Place & Behrendt intros

Lynn Behrendt with Brenda Coultas

Gary’s intro for Lynn:

Lynn Behrendt is the author of 4 chapbooks: The Moon As Chance, Characters, Tinder, and Luminous Flux. A full-length collection, petals, emblems will be published this year by Lunar Chandelier. She edits the Annandale Dream Gazette, an online chronicle of poets’ dreams.

Of all of the value categories we speak of with respect to poetry—prosody, use-value, torque, relevance, “new”ness, etc.—the most difficult to pin down or describe, and thus perhaps among the least written and spoken of, must be “urgency.”

“It starts,” as Lynn writes, in an unsigned epigraph to her most recent book, Luminous Flux, “with this ache to tell you something.”

But can we assess urgency? Like pornography and art, will I know it when I see it?

Let’s put it this way: Most works of art, whatever fabulous things they may do for us, however relevant or exciting they may be, don’t necessarily feel as though the maker had no choice but to put this particular thing down, NOW, and in just this way. There’s a certain edge, for want of a better word, to a few things that maybe we can all agree on: Carolee Schneeman’s Interior Scroll, Ted Berrigan’s Sonnets, Charles Mingus’s Black Saint and the Sinner Lady, Kathy Acker’s Great Expectations, Chantal Akerman’s Letters from Home—work that is as emotionally charged as it is psychologically, philosophically, and formally so.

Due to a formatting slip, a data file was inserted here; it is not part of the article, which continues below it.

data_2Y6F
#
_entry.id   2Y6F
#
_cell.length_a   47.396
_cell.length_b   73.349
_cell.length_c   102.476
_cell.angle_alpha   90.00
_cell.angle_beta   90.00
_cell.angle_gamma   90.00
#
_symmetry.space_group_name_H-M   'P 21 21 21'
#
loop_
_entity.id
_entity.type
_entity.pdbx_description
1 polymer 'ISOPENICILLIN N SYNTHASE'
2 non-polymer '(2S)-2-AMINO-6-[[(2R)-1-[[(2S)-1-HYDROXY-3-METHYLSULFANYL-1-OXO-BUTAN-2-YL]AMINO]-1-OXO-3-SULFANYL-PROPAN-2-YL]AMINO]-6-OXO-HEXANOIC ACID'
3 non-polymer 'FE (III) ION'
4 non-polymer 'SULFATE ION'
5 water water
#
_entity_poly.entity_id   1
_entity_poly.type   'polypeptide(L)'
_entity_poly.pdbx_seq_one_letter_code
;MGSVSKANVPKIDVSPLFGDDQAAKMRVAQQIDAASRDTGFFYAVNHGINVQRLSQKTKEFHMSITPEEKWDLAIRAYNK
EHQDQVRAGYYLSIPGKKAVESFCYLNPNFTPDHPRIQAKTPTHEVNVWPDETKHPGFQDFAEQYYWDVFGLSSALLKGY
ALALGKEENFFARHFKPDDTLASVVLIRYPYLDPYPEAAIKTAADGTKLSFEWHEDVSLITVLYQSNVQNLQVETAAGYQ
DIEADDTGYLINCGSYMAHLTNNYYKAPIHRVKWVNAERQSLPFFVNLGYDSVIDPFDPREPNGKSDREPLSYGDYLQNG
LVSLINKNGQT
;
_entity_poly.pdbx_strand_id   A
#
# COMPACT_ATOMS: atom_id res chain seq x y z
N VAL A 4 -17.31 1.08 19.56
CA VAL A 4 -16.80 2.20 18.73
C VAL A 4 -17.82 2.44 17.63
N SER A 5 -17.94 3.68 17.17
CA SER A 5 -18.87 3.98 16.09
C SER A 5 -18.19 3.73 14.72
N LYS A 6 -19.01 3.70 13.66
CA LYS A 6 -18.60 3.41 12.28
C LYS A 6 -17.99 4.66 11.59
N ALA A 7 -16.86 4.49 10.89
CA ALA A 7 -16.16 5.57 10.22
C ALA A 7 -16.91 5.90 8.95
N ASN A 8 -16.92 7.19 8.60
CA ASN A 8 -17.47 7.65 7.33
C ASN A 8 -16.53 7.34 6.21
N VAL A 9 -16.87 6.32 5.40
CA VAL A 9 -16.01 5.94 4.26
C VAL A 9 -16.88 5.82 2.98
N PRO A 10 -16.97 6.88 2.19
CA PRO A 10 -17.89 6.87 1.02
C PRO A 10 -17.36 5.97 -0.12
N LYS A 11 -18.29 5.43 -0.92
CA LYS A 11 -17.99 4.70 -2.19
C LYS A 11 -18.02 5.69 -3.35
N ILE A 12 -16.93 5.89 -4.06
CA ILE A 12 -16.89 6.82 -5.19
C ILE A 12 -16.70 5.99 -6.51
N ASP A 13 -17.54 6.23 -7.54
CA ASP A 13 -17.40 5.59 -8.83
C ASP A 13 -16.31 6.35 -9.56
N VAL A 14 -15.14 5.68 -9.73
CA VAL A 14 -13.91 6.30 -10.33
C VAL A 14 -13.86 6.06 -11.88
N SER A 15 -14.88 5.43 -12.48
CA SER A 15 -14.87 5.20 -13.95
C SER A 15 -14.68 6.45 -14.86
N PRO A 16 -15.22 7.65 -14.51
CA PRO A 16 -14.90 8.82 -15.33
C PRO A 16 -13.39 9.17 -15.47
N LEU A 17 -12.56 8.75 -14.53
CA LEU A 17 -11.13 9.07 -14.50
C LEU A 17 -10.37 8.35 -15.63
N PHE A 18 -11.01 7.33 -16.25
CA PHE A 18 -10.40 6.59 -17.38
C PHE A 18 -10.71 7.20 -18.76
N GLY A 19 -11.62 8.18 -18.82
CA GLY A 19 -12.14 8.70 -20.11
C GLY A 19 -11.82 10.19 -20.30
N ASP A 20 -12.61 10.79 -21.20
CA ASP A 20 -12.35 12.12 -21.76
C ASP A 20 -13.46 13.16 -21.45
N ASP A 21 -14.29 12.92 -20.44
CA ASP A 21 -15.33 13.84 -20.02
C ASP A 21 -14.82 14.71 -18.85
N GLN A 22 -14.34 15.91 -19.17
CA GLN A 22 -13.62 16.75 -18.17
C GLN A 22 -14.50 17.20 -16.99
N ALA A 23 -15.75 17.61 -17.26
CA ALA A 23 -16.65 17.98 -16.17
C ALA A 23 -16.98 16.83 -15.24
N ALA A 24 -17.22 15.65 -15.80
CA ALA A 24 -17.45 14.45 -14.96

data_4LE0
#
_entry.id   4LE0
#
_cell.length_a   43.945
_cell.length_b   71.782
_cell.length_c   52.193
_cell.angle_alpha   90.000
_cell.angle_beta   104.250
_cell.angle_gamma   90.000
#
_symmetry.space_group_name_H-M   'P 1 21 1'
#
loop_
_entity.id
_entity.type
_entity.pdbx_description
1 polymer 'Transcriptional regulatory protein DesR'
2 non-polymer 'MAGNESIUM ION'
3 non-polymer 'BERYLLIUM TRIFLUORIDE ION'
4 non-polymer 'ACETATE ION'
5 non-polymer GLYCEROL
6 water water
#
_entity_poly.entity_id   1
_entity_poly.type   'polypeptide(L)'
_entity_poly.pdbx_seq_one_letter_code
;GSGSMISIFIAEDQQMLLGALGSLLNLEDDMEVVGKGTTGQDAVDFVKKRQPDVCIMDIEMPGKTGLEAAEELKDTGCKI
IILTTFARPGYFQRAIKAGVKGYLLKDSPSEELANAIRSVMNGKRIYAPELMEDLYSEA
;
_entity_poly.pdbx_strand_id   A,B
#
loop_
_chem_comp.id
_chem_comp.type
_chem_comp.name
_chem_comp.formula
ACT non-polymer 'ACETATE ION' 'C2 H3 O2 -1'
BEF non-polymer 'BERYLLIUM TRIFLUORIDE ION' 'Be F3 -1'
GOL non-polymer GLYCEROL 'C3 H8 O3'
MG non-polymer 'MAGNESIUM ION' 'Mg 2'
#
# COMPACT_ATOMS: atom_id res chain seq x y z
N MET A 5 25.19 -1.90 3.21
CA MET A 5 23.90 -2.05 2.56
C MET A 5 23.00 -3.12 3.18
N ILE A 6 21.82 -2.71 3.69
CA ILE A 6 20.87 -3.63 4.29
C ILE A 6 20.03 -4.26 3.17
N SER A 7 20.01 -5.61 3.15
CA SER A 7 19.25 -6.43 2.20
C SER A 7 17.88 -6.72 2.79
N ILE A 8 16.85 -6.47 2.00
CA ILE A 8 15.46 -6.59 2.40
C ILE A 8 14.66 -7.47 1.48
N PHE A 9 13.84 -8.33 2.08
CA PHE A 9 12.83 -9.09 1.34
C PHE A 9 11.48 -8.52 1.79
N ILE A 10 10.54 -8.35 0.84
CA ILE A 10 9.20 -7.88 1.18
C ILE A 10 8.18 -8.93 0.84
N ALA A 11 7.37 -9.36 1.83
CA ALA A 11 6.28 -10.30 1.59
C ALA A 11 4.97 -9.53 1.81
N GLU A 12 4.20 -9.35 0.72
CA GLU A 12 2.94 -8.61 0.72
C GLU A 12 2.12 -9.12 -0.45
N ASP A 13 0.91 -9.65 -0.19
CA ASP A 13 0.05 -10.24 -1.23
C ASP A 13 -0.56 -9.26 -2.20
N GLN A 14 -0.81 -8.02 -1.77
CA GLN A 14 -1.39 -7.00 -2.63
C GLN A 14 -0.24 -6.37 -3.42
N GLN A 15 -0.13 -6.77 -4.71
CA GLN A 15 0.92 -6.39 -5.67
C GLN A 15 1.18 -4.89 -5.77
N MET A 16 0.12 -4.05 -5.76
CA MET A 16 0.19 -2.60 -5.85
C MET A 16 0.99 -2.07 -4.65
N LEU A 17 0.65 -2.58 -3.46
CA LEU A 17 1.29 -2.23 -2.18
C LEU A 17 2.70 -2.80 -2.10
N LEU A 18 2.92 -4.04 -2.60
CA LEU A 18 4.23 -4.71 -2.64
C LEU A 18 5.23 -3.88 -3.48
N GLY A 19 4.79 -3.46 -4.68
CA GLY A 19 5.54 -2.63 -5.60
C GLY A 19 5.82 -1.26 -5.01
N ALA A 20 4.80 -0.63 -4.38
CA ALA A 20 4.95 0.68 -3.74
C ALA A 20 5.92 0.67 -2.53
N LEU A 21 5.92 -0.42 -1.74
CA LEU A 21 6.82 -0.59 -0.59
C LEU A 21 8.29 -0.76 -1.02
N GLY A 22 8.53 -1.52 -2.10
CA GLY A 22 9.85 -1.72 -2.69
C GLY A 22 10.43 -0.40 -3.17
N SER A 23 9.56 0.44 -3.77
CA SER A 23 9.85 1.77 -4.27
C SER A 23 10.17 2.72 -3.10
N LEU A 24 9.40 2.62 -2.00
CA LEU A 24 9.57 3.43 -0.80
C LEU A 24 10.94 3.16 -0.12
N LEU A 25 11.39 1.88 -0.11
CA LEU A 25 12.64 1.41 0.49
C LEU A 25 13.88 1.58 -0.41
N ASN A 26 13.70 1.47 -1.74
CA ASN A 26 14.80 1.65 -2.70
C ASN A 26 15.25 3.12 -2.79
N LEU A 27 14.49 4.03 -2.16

As Nada wrote on her blog when she first read Lynn’s Luminous Flux: “It pulsates.”
Published—self-published, I believe—in an edition of 20 copies, Luminous Flux is one of the rare books of poetry in recent memory that completely blew me away. Every line of this amazing poem simultaneously sings and sears:

I’ve got my scythe & I’m not afraid to use it
template of sound scraping
owl streaked sky
put this in her pipe & smoke it
choke weed persuasion
ranked quantitatively but not qualitatively
subordinate ratio of somber to pubic
implication hasty
I’ve said nothing, nothing at all
shift to tropical city
sound of hoofs […]
yellow silt starts to gather at the edge of every image
too old, I’m too old, too polished
I can’t stop & don’t really want to […]
I am just temporarily sheathed

Reading each line feels like I’m suddenly fully awake, until the next line, which makes me feel even more so. I’m fully conscious of the language and am totally there for it, imagining not Lynn’s influences or references or sources or methods but what it is that makes her alive.